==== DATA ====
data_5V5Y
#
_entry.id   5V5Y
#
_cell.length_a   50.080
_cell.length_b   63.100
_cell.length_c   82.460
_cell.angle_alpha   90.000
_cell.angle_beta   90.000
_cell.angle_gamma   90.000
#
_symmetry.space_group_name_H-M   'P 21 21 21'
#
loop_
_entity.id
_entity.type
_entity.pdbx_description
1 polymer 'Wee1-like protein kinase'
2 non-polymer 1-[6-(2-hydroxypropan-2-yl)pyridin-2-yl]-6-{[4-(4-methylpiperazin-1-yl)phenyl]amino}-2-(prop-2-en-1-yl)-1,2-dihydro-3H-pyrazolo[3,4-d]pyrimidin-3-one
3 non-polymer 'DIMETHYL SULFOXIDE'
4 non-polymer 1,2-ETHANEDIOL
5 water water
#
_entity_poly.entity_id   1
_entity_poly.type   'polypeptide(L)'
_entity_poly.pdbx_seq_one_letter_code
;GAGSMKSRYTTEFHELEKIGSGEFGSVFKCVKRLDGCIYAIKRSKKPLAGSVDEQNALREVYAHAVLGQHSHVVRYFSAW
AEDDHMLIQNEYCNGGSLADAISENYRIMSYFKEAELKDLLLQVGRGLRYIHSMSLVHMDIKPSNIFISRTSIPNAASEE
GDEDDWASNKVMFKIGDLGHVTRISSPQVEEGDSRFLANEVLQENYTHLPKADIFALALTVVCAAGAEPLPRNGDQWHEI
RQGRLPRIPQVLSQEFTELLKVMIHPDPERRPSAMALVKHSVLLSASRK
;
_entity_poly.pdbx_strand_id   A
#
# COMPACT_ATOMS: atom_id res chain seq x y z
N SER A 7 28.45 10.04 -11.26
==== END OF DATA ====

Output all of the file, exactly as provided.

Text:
data_5V5Y
#
_entry.id   5V5Y
#
_cell.length_a   50.080
_cell.length_b   63.100
_cell.length_c   82.460
_cell.angle_alpha   90.000
_cell.angle_beta   90.000
_cell.angle_gamma   90.000
#
_symmetry.space_group_name_H-M   'P 21 21 21'
#
loop_
_entity.id
_entity.type
_entity.pdbx_description
1 polymer 'Wee1-like protein kinase'
2 non-polymer 1-[6-(2-hydroxypropan-2-yl)pyridin-2-yl]-6-{[4-(4-methylpiperazin-1-yl)phenyl]amino}-2-(prop-2-en-1-yl)-1,2-dihydro-3H-pyrazolo[3,4-d]pyrimidin-3-one
3 non-polymer 'DIMETHYL SULFOXIDE'
4 non-polymer 1,2-ETHANEDIOL
5 water water
#
_entity_poly.entity_id   1
_entity_poly.type   'polypeptide(L)'
_entity_poly.pdbx_seq_one_letter_code
;GAGSMKSRYTTEFHELEKIGSGEFGSVFKCVKRLDGCIYAIKRSKKPLAGSVDEQNALREVYAHAVLGQHSHVVRYFSAW
AEDDHMLIQNEYCNGGSLADAISENYRIMSYFKEAELKDLLLQVGRGLRYIHSMSLVHMDIKPSNIFISRTSIPNAASEE
GDEDDWASNKVMFKIGDLGHVTRISSPQVEEGDSRFLANEVLQENYTHLPKADIFALALTVVCAAGAEPLPRNGDQWHEI
RQGRLPRIPQVLSQEFTELLKVMIHPDPERRPSAMALVKHSVLLSASRK
;
_entity_poly.pdbx_strand_id   A
#
# COMPACT_ATOMS: atom_id res chain seq x y z
N SER A 7 28.45 10.04 -11.26